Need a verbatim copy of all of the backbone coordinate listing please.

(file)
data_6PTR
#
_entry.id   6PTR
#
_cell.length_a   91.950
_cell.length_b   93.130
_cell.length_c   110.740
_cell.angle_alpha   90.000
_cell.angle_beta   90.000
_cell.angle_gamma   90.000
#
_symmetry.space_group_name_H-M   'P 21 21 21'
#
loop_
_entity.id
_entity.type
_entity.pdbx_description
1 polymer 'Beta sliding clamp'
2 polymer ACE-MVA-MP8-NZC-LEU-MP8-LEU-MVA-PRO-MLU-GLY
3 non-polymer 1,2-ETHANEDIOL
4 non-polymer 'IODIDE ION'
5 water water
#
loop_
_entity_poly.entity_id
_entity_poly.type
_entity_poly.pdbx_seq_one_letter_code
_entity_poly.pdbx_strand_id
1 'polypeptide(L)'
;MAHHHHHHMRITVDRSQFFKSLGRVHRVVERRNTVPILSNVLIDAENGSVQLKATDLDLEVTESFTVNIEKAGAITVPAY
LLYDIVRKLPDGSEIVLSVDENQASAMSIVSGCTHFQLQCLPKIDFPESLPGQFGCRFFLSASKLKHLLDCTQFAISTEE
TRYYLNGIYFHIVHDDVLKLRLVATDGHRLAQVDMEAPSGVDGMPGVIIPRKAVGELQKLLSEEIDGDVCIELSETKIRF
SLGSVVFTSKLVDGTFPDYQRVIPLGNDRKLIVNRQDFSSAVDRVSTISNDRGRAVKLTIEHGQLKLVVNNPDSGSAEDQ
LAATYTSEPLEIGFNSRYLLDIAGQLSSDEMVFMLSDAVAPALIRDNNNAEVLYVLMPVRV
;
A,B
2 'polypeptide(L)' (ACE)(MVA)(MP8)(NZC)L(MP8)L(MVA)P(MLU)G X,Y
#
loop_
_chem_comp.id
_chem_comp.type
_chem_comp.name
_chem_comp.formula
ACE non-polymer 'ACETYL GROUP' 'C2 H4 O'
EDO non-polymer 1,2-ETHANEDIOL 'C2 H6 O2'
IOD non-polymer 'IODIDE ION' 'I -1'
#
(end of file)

data_6PTR
#
_entry.id   6PTR
#
_cell.length_a   91.950
_cell.length_b   93.130
_cell.length_c   110.740
_cell.angle_alpha   90.000
_cell.angle_beta   90.000
_cell.angle_gamma   90.000
#
_symmetry.space_group_name_H-M   'P 21 21 21'
#
loop_
_entity.id
_entity.type
_entity.pdbx_description
1 polymer 'Beta sliding clamp'
2 polymer ACE-MVA-MP8-NZC-LEU-MP8-LEU-MVA-PRO-MLU-GLY
3 non-polymer 1,2-ETHANEDIOL
4 non-polymer 'IODIDE ION'
5 water water
#
loop_
_entity_poly.entity_id
_entity_poly.type
_entity_poly.pdbx_seq_one_letter_code
_entity_poly.pdbx_strand_id
1 'polypeptide(L)'
;MAHHHHHHMRITVDRSQFFKSLGRVHRVVERRNTVPILSNVLIDAENGSVQLKATDLDLEVTESFTVNIEKAGAITVPAY
LLYDIVRKLPDGSEIVLSVDENQASAMSIVSGCTHFQLQCLPKIDFPESLPGQFGCRFFLSASKLKHLLDCTQFAISTEE
TRYYLNGIYFHIVHDDVLKLRLVATDGHRLAQVDMEAPSGVDGMPGVIIPRKAVGELQKLLSEEIDGDVCIELSETKIRF
SLGSVVFTSKLVDGTFPDYQRVIPLGNDRKLIVNRQDFSSAVDRVSTISNDRGRAVKLTIEHGQLKLVVNNPDSGSAEDQ
LAATYTSEPLEIGFNSRYLLDIAGQLSSDEMVFMLSDAVAPALIRDNNNAEVLYVLMPVRV
;
A,B
2 'polypeptide(L)' (ACE)(MVA)(MP8)(NZC)L(MP8)L(MVA)P(MLU)G X,Y
#
loop_
_chem_comp.id
_chem_comp.type
_chem_comp.name
_chem_comp.formula
ACE non-polymer 'ACETYL GROUP' 'C2 H4 O'
EDO non-polymer 1,2-ETHANEDIOL 'C2 H6 O2'
IOD non-polymer 'IODIDE ION' 'I -1'
#